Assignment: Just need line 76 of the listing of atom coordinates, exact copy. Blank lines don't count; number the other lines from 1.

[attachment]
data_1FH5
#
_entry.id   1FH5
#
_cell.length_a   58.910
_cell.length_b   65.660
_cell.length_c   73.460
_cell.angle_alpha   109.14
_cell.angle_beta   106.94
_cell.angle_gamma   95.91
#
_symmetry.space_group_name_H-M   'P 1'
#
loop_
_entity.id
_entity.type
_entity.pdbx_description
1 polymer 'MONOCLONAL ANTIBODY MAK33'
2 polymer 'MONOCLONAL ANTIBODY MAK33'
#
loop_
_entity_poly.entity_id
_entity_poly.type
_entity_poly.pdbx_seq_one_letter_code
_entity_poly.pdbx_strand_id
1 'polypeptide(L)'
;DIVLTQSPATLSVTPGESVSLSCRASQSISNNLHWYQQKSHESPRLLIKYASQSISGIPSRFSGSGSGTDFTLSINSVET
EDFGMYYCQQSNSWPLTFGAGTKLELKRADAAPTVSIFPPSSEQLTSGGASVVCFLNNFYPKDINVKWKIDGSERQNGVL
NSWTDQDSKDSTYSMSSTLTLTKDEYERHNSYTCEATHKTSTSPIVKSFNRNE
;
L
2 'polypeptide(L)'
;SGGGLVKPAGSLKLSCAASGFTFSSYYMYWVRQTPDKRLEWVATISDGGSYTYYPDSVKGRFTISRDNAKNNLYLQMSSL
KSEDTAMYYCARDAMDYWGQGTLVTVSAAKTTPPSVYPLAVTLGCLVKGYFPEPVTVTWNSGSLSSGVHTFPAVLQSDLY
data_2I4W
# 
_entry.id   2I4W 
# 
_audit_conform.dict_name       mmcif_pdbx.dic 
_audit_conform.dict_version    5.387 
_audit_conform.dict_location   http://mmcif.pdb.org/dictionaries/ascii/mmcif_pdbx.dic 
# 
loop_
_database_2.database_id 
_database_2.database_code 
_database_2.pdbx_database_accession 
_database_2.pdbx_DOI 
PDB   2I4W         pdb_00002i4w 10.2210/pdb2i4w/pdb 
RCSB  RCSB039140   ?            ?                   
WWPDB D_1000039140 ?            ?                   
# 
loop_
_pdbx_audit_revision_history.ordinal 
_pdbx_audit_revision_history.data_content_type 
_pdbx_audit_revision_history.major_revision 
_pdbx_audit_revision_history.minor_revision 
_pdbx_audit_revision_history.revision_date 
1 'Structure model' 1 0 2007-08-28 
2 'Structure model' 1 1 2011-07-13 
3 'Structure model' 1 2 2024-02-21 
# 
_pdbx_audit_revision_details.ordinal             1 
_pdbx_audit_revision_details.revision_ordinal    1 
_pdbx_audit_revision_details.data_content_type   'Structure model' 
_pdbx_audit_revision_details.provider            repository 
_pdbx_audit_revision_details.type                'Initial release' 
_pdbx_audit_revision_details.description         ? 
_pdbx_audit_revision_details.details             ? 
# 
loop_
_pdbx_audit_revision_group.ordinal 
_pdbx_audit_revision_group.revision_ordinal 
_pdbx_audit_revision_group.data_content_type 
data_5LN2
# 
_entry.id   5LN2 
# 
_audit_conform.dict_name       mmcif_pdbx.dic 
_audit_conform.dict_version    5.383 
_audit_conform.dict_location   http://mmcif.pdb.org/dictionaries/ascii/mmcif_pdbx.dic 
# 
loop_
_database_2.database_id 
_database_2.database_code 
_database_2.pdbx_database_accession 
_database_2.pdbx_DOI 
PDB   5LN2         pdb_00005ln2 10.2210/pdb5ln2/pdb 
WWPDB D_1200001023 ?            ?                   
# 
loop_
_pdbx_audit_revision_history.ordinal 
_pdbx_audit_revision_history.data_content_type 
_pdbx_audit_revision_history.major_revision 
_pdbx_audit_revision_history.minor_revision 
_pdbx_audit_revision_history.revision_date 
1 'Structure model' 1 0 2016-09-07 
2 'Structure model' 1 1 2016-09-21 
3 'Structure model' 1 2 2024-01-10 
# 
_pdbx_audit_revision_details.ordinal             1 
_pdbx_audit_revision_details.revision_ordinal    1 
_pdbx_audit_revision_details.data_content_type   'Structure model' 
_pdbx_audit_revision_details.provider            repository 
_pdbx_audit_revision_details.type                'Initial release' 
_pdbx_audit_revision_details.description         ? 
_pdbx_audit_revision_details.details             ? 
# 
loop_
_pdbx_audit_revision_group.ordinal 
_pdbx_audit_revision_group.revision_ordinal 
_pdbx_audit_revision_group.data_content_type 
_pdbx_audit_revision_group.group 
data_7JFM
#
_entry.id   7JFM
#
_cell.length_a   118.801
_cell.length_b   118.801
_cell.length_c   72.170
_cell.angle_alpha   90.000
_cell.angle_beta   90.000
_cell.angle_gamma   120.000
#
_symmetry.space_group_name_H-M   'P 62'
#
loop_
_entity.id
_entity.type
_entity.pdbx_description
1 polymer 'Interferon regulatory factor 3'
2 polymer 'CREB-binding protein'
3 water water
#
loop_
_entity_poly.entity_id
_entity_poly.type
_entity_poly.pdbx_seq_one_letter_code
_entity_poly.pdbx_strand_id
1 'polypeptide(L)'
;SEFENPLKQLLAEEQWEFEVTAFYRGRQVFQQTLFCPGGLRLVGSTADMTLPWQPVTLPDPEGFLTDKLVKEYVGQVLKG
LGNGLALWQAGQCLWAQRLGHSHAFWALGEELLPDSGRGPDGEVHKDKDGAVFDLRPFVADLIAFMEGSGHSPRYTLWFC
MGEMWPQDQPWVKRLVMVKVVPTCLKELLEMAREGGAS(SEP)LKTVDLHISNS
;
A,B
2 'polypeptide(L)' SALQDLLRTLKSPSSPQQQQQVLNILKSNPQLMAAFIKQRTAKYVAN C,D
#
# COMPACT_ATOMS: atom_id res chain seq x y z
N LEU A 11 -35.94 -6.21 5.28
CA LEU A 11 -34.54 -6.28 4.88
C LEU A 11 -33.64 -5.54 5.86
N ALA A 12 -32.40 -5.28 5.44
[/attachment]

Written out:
_entry.id   5LN2 